Three Ways Uprooting Your Life Can Affect Your Health
  • August 29, 2017
  • Not so long ago, I never would have guessed following my heart would lead me to China. If you would have asked me two years ago, when I was looking to make a move from Ecuador to another international destination, I would have guessed I would be watching the storms in Chile or Mexico or Argentina. 

    There is a typhoon taking place outside of my window right now. The sheets of rain look like smoke blowing by, and when the wind is not whistling through the trees and buildings, it is blowing so hard as to sound like large wine barrels rolling down a cobblestone road. I have always found storms kind of sexy. This one I am watching in Shenzhen, China, is no exception.

    While I did not think my heart would lead me to Asia, when I listened to my intuition, all signs pointed to starting a life there. It took a good deal of courage to move so far from home, but sometimes the biggest plot twists end up delighting us most.

    how happiness affects health

    Now that I’ve been a resident of Shenzhen, China for over a year, and I can safely say that being here makes me happy, I’m led to reflect on what this state of happiness can mean for my overall health.

    I did some digging into how happiness affects health, and found the effects to be profound. The joy that my move to China brings me has not only made my days bright, but it has kept my brain chemicals and hormones balanced.

    As it turns out, there’s science behind chasing your dreams and your overall health and happiness.  

     

    1. It forces you to take stock of the stressors filling your schedule

    Cortisol is an essential hormone – normal levels help us maintain our energy throughout the day. When you are experiencing chronic stress, though, cortisol levels can skyrocket, resulting in anxiety, insomnia, increased belly fat and fatigue.

    We are all operating in a fast-paced world now. Deadlines are often pressing down on us, there is an omnipresent pressure to keep ascending in our field and many of us are expected to work well beyond a 40-hour week. Ultimately, the forces of society can overwhelm us, triggering our cortisol levels to rise and our health and happiness to sink.

    I say push back.

    Just because I made the move to a new country and my day-to-day schedule might be very different from how it would look if I were back home in the States, it doesn’t mean those stresses simply vanish. I have to make a conscious effort every day to avoid those stressful triggers for me. And the biggest deterrent to burnout from stress? Finding something that truly does fuel my fire.

     

    2. You find what fuels you quickly in a new and different life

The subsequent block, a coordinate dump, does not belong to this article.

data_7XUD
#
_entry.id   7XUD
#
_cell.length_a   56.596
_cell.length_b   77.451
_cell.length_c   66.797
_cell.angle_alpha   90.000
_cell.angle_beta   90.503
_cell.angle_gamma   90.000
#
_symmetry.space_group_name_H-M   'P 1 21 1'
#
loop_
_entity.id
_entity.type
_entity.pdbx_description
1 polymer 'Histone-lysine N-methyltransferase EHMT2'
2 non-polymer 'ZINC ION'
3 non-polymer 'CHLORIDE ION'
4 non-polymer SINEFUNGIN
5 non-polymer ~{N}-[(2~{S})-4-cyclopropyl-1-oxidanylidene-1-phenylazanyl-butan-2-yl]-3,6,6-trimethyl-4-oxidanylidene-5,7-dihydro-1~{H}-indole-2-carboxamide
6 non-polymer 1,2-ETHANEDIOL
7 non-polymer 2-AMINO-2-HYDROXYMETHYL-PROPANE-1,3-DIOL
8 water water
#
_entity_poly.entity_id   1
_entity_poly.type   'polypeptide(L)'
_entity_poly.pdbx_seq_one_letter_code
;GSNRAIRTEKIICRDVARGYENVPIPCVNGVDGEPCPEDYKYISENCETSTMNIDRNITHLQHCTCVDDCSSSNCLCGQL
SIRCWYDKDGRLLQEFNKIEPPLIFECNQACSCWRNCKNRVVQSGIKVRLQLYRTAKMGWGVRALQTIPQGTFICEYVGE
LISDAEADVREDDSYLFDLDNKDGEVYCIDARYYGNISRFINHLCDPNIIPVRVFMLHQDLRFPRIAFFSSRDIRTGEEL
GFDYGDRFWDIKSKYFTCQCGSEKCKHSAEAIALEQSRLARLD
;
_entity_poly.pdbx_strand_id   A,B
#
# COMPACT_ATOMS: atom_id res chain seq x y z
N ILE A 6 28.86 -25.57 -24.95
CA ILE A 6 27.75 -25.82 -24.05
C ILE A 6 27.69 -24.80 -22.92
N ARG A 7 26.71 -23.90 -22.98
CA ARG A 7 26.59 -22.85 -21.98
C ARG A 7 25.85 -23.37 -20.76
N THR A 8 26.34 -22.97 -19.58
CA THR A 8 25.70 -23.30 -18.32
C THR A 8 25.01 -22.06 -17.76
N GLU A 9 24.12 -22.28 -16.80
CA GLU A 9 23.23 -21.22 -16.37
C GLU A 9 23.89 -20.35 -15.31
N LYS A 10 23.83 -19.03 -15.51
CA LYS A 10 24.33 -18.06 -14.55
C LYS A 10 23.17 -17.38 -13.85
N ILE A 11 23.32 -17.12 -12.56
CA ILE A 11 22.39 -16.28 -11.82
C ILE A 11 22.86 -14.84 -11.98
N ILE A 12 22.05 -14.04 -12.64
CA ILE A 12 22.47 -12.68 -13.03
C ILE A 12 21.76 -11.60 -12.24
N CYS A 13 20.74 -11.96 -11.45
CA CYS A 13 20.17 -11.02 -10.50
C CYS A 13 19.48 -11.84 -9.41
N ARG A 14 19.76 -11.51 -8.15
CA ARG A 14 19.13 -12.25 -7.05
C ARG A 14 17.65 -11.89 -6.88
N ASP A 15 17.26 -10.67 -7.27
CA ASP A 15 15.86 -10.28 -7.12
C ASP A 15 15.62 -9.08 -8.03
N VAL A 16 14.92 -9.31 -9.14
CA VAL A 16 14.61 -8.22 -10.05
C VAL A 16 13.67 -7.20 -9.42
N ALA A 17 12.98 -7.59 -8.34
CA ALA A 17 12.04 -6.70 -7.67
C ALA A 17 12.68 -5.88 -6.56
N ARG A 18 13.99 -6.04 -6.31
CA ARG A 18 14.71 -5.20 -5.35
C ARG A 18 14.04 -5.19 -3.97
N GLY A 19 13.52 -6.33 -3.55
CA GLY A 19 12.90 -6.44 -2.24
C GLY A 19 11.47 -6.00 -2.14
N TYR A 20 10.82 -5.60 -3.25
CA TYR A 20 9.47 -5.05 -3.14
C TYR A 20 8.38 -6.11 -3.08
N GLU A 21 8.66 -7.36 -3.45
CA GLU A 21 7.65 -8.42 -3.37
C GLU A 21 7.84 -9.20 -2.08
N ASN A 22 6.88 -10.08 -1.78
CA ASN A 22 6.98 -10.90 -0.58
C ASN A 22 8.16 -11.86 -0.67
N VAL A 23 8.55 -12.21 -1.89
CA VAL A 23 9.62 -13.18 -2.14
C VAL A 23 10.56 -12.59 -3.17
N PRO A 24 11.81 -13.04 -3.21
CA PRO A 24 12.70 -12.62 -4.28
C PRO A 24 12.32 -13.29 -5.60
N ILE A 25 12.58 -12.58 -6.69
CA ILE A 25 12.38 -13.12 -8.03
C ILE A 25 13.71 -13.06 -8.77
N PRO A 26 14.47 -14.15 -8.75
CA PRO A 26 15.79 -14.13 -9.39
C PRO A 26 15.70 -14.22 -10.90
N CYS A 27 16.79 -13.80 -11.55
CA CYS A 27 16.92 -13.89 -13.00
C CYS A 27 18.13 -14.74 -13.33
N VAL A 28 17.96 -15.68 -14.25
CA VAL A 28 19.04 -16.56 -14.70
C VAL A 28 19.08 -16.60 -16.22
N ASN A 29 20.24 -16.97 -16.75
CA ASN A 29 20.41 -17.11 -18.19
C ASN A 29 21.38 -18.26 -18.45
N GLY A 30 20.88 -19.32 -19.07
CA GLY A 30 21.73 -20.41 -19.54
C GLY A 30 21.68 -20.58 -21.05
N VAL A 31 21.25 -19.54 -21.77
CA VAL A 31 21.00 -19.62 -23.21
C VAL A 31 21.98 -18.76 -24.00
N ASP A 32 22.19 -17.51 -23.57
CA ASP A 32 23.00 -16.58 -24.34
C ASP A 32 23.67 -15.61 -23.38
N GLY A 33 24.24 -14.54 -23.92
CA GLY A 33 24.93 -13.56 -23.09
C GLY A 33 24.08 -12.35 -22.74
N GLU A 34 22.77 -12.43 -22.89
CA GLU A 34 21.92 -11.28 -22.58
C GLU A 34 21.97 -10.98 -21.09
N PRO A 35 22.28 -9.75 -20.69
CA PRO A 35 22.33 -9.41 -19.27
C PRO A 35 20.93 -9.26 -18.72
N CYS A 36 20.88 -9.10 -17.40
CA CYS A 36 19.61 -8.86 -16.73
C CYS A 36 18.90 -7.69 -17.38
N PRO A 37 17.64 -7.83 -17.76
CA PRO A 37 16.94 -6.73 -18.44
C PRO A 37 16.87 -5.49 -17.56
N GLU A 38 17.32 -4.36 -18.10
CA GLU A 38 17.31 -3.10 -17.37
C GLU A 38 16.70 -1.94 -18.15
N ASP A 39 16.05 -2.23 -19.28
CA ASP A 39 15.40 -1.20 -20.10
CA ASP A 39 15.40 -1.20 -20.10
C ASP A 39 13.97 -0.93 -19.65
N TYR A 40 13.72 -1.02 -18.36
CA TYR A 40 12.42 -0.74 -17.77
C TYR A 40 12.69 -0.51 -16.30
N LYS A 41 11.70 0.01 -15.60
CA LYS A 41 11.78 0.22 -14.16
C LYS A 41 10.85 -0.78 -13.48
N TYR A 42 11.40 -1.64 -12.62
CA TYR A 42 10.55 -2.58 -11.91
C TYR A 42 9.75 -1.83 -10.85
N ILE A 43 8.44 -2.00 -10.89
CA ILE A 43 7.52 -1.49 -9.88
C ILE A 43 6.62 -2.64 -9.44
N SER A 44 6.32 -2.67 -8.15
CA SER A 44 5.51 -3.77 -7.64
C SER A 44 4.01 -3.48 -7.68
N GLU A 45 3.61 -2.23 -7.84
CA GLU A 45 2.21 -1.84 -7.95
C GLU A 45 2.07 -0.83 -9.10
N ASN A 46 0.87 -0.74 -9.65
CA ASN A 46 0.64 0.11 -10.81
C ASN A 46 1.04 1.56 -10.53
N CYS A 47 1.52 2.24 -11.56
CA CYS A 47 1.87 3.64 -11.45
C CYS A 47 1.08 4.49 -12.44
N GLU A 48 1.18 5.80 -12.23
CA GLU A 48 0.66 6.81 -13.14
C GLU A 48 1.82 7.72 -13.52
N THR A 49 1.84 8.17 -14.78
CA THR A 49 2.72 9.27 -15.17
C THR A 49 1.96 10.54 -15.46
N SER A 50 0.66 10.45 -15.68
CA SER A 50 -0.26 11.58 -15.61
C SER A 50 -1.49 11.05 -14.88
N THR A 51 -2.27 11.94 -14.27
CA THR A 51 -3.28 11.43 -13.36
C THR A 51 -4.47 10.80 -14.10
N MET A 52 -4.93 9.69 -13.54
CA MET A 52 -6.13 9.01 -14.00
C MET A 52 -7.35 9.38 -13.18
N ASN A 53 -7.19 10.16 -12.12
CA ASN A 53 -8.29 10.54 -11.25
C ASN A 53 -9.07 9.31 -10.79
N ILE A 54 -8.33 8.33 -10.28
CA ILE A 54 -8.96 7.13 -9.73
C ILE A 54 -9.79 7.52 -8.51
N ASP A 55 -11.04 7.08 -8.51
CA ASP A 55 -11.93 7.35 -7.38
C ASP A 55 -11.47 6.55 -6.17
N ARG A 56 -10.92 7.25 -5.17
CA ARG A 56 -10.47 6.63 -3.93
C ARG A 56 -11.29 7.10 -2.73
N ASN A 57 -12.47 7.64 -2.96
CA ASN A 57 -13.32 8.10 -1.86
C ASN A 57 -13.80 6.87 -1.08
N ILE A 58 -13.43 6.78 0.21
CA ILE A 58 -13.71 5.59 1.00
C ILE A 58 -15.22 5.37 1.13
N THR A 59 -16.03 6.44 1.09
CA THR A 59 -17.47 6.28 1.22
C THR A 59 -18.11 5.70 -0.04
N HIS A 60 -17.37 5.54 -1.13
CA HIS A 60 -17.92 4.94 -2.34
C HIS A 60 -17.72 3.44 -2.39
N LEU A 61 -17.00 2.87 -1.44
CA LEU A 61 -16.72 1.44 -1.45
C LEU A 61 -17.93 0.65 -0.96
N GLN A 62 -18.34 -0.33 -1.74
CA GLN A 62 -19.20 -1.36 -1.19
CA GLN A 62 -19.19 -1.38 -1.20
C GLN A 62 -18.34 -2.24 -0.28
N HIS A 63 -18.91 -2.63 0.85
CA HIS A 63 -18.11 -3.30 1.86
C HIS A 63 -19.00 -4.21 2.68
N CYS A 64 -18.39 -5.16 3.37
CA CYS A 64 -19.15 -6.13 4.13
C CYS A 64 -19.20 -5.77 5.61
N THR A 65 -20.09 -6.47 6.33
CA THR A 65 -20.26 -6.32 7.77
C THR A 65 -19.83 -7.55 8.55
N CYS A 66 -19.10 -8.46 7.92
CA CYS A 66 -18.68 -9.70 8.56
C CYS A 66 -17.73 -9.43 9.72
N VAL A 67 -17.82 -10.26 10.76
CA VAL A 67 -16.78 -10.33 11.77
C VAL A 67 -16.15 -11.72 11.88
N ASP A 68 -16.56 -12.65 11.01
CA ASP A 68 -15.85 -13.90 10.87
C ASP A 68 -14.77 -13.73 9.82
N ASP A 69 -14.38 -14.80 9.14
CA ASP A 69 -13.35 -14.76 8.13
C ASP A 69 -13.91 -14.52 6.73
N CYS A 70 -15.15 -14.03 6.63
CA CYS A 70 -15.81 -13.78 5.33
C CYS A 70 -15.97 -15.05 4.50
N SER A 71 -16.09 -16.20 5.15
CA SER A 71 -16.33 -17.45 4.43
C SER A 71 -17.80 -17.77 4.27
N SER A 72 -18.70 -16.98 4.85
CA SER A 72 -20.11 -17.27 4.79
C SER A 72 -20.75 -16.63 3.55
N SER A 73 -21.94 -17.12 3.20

An article entitled, “The biology of emotion—and what it may teach us about helping people to live longer” cites a study conducted by Laura Kubzansky, associate professor at Harvard School of Public Health. Kubzansky reported that what appears to reduce risk of coronary heart disease is “emotional vitality,” further defined as having a sense of enthusiasm, of being hopeful and engaged in life. In her research, Kubzansky found that optimism can cut coronary disease in half.

    Having enthusiasm and an authentic zest for life comes from following your own dreams. It is important to engage in mindful practices that help you to sit in the tough stuff, to hone that sense of optimism even in the midst of darkness as we will experience it regardless of which paths we choose. But to walk down the road that you know is right for you, that is to live life deeply. Life abroad is what currently delights my soul. 

     

    3. Realizing that each day – good or bad – is the result of my choices

    This is my fifth year living abroad. There are plenty of days that feel unsexy in the life that I’ve chosen, with communication lost in translation, homesickness and  – in China – difficulty breathing some pretty smoggy air.

    But I am intentional about keeping my heart and body healthy. I do this by making the choice to remove excess stressors throughout my day and replace them with healthy habits. I work out five to six days a week. I eat a lot of avocados. And, when I drink, it’s usually a glass of red, red wine, which studies show have a myriad of health benefits.

    Recently I came across a poem, written so poignantly by artist Nayyirah Waheed, words that I continue to ponder, and hopefully you will too.

    do not choose the lesser life.

    do you hear me.

    do you hear me.

    choose the life that is. yours.

    the life that is seducing your lungs.

    that is dripping down your chin.

     

     

    And ultimately, by following my heart, I am now in a space where I feel my strongest, and, perhaps, my most alive.

    About Jamie Bacigalupo

    Having first traveled from her hometown of Minneapolis, Minnesota, to live in Quito, Ecuador, she decided to give the East a run and is now a resident of Shenzhen, China. She earned her degree in Communication Arts/Literature and Communication and Secondary Education from Gustavus Adolphus College and is enthusiastically exploring Asia by teaching abroad. She digs hanging out with her students by weekday, and relishes finding new restaurants to eat authentic Chinese food and finding new hiking paths on the weekends. In addition to sticking her nose in a book to recover from an intense workday, Jamie also loves exploring all manner of flavors in the kitchen, especially when she is whipping up some recipes for her friends and family.